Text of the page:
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1.  Role of common mental and physical disorders in partial disability around the world 
The British Journal of Psychiatry  2012;200(6):454-461.
Background
Mental and physical disorders are associated with total disability, but their effects on days with partial disability (i.e. the ability to perform some, but not full-role, functioning in daily life) are not well understood.
Aims
To estimate individual (i.e. the consequences for an individual with a disorder) and societal effects (i.e. the avoidable partial disability in the society due to disorders) of mental and physical disorders on days with partial disability around the world.
Method
Respondents from 26 nationally representative samples (n = 61 259, age 18+) were interviewed regarding mental and physical disorders, and day-to-day functioning. The Composite International Diagnostic Interview, version 3.0 (CIDI 3.0) was used to assess mental disorders; partial disability (expressed in full day equivalents) was assessed with the World Health Organization Disability Assessment Schedule in the CIDI 3.0.
Results
Respondents with disorders reported about 1.58 additional disability days per month compared with respondents without disorders. At the individual level, mental disorders (especially post-traumatic stress disorder, depression and bipolar disorder) yielded a higher number of days with disability than physical disorders. At the societal level, the population attributable risk proportion due to physical and mental disorders was 49% and 15% respectively.
Conclusions
Mental and physical disorders have a considerable impact on partial disability, at both the individual and at the societal level. Physical disorders yielded higher effects on partial disability than mental disorders.
doi:10.1192/bjp.bp.111.097519
PMCID: PMC3365273  PMID: 22539779
2.  Childhood Adversity and Adult Onset of Hypertension and Heart Disease in São Paulo, Brazil 
Using data from the São Paulo Megacity Mental Health Survey and logistic regression models, we studied how childhood neglect, physical abuse, sexual abuse, and family violence were related to adult hypertension and heart disease. After adjustment for sociodemographic factors, child physical abuse was associated with hypertension and heart disease, whereas family violence was associated with hypertension. Efforts to curb child physical abuse could potentially reduce subsequent hypertension and heart disease.
doi:10.5888/pcd10.130193
PMCID: PMC3854875  PMID: 24309093
3.  Comorbidity of common mental disorders with cancer and their treatment gap: Findings from the World Mental Health Surveys 
Psycho-oncology  2013;23(1):40-51.
Objective
To study the comorbidity of common mental disorders (CMDs) and cancer, and the mental health treatment gap among community residents with active cancer, cancer survivors and cancer-free respondents in 13 high- and 11 low-middle income countries.
Methods
Data were derived from the World Mental Health Surveys (N=66,387; n=357 active cancer, n=1,373 cancer survivors, n=64,657 cancer free respondents). The WHO/Composite International Diagnostic Interview was used in all surveys to estimate CMDs prevalence rates. Respondents were also asked about mental health service utilization in the preceding 12 months. Cancer status was ascertained by self-report of physician’s diagnosis.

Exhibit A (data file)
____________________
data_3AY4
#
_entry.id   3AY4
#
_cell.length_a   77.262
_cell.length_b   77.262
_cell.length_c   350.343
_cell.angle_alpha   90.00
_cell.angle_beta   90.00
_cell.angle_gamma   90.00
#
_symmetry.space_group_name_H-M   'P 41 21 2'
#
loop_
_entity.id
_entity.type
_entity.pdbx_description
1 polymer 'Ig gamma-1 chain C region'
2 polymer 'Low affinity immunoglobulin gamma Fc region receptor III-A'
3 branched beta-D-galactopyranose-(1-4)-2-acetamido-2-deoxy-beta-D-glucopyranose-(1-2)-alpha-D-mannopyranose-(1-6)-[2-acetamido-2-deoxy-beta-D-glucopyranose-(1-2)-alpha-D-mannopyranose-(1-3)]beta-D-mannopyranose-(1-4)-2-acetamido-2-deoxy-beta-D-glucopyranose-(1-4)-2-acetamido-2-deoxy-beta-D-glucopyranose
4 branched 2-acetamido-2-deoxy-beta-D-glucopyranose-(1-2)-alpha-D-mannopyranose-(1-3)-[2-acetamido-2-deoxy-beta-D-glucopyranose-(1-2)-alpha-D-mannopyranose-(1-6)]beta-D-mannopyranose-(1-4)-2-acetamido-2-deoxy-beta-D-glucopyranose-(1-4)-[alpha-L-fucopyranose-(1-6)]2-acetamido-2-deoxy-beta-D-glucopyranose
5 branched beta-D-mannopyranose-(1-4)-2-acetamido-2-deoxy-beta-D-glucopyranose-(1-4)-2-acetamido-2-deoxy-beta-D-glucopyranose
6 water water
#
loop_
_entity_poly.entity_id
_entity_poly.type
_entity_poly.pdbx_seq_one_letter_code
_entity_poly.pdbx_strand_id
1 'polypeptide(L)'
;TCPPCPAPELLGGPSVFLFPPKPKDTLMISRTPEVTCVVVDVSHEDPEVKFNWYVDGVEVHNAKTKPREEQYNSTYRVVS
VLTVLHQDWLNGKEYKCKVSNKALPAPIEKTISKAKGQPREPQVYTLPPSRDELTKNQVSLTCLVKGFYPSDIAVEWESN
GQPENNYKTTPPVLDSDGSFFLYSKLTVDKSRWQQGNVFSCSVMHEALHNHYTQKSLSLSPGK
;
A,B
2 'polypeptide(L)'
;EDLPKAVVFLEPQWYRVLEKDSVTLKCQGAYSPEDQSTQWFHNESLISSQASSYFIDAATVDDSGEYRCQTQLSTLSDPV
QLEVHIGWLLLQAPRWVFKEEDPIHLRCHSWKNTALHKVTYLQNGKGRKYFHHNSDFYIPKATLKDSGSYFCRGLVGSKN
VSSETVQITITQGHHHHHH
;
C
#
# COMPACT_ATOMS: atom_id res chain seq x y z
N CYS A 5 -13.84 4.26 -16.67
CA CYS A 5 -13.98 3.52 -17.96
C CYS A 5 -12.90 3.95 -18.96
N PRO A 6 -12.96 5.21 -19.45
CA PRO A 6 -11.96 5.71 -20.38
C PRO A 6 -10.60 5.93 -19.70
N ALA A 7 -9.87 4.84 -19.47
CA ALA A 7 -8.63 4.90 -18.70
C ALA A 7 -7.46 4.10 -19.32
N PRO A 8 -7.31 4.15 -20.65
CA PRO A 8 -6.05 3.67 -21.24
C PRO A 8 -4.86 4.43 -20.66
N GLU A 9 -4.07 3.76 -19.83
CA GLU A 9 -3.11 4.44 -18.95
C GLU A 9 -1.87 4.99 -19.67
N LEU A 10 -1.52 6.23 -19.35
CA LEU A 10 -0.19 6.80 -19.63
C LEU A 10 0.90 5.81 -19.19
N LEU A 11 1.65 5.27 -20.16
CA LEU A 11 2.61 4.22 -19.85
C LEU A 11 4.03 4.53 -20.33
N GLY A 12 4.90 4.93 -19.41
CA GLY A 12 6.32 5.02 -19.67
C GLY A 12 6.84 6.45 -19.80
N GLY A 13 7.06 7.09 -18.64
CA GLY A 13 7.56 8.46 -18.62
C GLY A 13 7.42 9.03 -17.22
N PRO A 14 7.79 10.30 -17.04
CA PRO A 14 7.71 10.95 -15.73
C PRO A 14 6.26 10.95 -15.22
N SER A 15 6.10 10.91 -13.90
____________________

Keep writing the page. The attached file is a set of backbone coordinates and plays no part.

Results
Twelve month prevalence rates of CMDs were higher among active cancer (18.4% SE=2.1) than cancer free respondents (13.3%, SE=0.2) adjusted for socio-demographic confounders and other lifetime chronic conditions (Adjusted Odds Ratio (AOR)=1.44 95% CI 1.05–1.97). CMD rates among cancer survivors (14.6% SE=0.9) compared with cancer-free respondents did not differ significantly (AOR=0.95 95% CI 0.82–1.11). Similar patterns characterized high and low-middle income countries. Of respondents with active cancer who had CMD in the preceding 12 months 59% sought services for mental health problems (SE=5.3). The pattern of service utilization among people with CMDs by cancer status (highest among persons with active cancer, lower among survivors and lowest among cancer-free respondents) was similar in high- (64.0% SE=6.0, 41.2% SE=3.0, 35.6% SE=0.6) and low-middle income countries (46.4% SE=11.0, 22.5% SE=9.1, 17.4% SE=0.7).
Conclusions
Community respondents with active cancer have relatively higher CMD rates and relatively high treatment gap. Comprehensive cancer care should consider both factors.
doi:10.1002/pon.3372
PMCID: PMC3992888  PMID: 23983079
Cancer; Epidemiology; Mental health; Oncology; Treatment gap; World Mental Health Surveys
4.  Drinking Patterns and Alcohol Use Disorders in São Paulo, Brazil: The Role of Neighborhood Social Deprivation and Socioeconomic Status 
PLoS ONE  2014;9(10):e108355.
Background
Research conducted in high-income countries has investigated influences of socioeconomic inequalities on drinking outcomes such as alcohol use disorders (AUD), however, associations between area-level neighborhood social deprivation (NSD) and individual socioeconomic status with these outcomes have not been explored in Brazil. Thus, we investigated the role of these factors on drink-related outcomes in a Brazilian population, attending to male-female variations.
Methods
A multi-stage area probability sample of adult household residents in the São Paulo Metropolitan Area was assessed using the WHO Composite International Diagnostic Interview (WMH-CIDI) (n = 5,037). Estimation focused on prevalence and correlates of past-year alcohol disturbances [heavy drinking of lower frequency (HDLF), heavy drinking of higher frequency (HDHF), abuse, dependence, and DMS-5 AUD] among regular users (RU); odds ratio (OR) were obtained.
Results